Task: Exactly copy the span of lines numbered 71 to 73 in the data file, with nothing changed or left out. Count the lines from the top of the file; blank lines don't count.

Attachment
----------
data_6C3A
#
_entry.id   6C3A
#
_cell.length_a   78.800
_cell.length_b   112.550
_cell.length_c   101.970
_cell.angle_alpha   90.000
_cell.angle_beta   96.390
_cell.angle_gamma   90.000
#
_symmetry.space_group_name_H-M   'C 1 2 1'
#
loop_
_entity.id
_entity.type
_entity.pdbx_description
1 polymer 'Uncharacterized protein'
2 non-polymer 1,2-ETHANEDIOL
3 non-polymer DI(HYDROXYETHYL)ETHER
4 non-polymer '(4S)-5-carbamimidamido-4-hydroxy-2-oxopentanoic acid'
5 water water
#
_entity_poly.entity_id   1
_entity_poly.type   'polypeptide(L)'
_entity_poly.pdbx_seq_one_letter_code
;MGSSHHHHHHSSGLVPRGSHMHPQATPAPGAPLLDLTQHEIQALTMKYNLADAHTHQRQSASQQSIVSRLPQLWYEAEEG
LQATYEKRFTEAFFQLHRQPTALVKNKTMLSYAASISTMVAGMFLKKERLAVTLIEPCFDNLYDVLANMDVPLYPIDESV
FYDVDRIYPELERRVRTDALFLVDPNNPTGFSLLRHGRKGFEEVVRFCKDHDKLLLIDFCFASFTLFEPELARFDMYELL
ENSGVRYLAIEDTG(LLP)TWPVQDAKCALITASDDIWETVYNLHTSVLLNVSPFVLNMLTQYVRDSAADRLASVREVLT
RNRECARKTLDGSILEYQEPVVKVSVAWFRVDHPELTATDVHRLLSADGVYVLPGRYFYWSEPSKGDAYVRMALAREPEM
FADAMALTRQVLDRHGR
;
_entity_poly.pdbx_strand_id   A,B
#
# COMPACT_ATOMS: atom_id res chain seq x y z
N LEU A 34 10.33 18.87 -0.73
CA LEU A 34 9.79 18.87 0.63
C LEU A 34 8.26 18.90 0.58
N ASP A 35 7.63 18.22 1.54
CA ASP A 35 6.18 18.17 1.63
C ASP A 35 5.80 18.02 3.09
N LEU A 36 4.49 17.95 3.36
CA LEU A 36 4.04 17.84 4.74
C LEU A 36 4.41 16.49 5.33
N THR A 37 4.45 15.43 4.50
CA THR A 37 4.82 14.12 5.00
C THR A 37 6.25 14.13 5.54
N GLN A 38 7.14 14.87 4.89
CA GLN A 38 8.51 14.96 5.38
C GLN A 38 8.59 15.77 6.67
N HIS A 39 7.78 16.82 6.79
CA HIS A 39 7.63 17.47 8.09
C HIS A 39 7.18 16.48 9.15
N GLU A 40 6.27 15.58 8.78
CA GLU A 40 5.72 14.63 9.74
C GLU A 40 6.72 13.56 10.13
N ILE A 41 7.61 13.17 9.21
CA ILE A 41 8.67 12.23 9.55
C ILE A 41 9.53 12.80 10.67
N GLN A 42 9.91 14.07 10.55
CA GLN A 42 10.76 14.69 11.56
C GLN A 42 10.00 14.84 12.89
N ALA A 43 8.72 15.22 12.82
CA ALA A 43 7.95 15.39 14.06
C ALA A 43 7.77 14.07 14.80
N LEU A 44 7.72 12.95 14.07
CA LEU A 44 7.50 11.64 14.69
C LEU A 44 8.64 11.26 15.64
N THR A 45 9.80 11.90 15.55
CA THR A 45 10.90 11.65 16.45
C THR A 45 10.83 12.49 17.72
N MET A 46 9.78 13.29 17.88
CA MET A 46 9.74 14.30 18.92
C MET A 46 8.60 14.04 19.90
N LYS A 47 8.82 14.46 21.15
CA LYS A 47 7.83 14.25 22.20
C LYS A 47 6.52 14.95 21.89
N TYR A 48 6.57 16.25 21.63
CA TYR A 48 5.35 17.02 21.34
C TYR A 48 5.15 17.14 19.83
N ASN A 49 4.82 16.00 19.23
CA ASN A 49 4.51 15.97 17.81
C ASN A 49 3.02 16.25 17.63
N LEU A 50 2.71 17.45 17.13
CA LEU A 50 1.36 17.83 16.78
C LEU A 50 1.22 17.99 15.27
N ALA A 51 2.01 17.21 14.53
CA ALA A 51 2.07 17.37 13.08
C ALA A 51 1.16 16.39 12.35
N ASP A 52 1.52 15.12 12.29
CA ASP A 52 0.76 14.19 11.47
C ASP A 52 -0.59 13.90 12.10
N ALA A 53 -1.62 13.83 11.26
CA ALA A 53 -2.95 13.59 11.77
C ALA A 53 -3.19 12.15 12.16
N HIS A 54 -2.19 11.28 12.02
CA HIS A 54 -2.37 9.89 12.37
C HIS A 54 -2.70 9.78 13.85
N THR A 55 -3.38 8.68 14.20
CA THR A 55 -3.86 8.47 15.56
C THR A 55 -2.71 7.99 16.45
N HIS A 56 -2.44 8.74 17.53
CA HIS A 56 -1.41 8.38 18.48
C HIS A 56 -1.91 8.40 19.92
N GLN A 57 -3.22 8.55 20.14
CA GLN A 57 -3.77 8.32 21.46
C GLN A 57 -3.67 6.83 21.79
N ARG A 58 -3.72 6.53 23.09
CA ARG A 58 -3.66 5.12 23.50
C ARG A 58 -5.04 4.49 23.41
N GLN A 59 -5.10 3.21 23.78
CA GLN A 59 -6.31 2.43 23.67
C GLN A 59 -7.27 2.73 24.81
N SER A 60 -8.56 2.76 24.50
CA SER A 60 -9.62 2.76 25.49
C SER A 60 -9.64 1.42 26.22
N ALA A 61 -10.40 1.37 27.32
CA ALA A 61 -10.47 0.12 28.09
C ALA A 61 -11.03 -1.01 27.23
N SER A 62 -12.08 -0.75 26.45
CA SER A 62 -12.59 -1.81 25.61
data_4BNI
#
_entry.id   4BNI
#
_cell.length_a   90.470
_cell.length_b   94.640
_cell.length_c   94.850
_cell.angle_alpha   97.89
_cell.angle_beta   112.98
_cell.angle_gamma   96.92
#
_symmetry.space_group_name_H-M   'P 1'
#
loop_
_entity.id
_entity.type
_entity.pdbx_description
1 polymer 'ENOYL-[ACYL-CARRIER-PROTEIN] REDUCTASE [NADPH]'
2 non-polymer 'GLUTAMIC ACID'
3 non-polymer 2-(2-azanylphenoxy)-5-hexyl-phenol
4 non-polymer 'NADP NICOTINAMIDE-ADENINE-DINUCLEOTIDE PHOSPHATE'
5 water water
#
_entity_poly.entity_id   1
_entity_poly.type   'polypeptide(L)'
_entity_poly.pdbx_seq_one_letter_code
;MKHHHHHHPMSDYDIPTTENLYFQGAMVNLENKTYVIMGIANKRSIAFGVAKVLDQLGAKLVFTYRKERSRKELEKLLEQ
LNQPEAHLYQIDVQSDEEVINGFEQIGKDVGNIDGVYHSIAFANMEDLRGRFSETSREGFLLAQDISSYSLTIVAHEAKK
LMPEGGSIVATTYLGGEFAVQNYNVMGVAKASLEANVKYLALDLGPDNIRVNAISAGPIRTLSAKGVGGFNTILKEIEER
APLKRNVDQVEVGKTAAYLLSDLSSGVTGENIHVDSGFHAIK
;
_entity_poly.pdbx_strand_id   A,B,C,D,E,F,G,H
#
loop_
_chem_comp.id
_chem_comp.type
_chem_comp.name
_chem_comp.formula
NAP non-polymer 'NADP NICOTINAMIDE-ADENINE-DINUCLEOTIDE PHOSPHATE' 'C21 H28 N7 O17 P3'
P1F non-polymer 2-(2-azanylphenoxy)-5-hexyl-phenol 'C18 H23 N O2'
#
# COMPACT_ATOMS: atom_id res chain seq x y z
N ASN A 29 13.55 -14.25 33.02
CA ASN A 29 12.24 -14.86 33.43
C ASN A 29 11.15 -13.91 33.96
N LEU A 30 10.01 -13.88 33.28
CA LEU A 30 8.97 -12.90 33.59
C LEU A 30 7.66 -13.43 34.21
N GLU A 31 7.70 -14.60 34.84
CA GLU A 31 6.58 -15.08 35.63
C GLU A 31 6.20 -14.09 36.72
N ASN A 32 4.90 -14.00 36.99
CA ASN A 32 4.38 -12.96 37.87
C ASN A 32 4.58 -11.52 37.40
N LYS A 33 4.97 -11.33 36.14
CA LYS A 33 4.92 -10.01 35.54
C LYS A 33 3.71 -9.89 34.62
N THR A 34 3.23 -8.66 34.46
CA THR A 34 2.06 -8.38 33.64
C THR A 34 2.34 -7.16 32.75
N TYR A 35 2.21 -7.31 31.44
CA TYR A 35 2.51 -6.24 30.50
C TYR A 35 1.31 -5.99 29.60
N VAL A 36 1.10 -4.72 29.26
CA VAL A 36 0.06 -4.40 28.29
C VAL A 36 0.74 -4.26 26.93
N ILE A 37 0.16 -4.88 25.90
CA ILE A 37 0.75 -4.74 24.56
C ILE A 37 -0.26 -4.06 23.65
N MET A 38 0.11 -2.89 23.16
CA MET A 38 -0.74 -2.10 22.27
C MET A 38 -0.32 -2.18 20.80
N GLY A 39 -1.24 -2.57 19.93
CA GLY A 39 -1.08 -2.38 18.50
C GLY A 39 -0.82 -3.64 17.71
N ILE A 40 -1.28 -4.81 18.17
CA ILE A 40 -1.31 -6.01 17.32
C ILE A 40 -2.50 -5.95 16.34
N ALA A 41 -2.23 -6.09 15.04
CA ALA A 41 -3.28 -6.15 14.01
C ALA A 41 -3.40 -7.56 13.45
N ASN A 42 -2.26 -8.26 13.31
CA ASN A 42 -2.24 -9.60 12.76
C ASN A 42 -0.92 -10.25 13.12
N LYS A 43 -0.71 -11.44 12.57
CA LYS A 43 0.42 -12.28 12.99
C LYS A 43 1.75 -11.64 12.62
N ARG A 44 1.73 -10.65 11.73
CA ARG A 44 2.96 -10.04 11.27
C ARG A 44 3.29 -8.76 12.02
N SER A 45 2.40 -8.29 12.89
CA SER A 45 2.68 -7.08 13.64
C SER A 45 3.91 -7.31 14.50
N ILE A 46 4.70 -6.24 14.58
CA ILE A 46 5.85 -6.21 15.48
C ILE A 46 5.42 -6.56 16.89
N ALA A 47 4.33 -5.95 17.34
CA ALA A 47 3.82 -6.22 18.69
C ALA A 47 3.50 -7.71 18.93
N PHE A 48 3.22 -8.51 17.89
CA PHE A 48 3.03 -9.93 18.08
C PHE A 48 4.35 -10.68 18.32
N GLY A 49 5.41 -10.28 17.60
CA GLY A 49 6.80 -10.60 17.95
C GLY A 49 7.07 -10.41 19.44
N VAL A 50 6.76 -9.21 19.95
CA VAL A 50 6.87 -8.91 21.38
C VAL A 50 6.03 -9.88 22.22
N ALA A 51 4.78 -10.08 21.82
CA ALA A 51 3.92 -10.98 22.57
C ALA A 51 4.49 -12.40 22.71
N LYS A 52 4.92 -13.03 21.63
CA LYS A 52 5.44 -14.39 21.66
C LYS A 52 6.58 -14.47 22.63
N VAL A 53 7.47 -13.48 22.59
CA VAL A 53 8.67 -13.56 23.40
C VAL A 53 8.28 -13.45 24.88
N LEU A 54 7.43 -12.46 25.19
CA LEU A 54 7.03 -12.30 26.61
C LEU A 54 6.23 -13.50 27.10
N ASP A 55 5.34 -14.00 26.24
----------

CA THR A 45 10.90 11.65 16.45
C THR A 45 10.83 12.49 17.72
N MET A 46 9.78 13.29 17.88